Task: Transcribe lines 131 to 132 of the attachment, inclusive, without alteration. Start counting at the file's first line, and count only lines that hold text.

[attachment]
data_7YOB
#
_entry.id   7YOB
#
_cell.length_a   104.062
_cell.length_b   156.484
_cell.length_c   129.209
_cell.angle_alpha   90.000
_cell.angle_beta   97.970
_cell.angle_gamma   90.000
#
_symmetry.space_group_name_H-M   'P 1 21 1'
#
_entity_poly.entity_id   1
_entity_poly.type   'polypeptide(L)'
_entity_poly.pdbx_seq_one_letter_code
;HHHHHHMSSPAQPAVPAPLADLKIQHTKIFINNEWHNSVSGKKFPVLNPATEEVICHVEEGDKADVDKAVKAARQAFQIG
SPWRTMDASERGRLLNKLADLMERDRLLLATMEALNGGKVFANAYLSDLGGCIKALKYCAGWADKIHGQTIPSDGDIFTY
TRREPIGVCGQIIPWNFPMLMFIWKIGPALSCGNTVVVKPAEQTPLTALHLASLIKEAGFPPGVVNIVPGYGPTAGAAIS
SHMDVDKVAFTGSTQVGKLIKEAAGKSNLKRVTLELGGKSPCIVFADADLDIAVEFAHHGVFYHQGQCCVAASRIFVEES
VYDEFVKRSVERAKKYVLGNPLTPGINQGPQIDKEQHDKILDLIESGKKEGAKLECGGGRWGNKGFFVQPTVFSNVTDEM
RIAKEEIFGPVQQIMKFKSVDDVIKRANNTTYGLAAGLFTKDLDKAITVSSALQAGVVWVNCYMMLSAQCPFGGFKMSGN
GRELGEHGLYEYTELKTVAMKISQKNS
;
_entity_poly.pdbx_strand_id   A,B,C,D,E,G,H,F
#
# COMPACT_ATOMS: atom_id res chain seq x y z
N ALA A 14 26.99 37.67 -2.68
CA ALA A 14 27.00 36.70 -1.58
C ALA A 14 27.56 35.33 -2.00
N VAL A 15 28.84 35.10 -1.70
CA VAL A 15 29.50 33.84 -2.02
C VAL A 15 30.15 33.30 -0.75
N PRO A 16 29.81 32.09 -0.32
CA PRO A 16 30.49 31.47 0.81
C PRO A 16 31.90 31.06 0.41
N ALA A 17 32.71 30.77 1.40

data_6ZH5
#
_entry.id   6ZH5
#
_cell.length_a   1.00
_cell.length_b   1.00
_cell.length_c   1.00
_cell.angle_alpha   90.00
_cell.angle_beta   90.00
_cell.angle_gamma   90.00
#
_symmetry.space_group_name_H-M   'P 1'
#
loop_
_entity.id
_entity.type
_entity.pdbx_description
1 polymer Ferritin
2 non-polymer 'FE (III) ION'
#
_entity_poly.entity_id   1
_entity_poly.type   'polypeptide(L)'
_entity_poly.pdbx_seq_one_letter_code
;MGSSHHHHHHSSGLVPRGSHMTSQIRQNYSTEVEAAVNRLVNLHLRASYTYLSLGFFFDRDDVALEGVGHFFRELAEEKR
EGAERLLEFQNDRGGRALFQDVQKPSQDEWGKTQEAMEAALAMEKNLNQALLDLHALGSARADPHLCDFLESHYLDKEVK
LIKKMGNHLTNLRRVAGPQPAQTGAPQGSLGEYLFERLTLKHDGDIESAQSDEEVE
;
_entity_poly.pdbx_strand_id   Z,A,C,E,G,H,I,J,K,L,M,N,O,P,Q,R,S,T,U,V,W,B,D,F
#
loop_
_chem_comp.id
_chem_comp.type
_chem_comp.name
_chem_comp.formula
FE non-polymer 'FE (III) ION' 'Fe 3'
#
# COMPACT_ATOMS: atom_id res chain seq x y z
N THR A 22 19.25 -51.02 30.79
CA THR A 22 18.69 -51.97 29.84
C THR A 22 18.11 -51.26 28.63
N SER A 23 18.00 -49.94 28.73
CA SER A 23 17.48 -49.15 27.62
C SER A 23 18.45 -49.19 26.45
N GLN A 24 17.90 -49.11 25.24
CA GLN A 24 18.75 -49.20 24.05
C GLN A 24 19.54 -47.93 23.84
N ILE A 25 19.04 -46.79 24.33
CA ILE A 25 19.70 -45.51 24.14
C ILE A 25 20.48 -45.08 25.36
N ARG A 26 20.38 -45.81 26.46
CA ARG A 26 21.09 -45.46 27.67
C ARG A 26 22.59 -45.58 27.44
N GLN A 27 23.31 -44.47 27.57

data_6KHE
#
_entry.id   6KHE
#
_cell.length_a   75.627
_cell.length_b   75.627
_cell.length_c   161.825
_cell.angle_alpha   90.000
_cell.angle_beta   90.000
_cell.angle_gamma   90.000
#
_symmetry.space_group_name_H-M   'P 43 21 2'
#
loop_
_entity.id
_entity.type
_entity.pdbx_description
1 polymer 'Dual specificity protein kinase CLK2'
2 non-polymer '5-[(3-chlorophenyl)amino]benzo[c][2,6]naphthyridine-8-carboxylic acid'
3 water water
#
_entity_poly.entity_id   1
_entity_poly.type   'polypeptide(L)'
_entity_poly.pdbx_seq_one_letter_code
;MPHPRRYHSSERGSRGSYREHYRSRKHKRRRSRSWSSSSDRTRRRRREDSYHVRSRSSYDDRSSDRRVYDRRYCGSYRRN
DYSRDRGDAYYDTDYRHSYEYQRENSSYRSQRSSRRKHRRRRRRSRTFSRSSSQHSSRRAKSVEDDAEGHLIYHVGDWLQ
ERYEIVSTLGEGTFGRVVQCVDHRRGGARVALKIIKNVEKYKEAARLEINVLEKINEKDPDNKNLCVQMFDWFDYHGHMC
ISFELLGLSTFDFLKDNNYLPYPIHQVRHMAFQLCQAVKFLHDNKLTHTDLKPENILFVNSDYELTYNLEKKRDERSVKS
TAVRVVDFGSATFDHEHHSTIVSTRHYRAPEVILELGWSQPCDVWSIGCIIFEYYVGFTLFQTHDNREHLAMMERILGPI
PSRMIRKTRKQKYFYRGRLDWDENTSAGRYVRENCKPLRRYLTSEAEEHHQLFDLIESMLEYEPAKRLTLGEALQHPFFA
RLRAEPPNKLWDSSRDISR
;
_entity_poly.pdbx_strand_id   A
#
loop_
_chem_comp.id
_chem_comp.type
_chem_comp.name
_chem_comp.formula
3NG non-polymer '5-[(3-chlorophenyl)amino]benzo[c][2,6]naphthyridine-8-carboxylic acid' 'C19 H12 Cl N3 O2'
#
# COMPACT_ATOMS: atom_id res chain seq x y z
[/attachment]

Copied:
#
# COMPACT_ATOMS: atom_id res chain seq x y z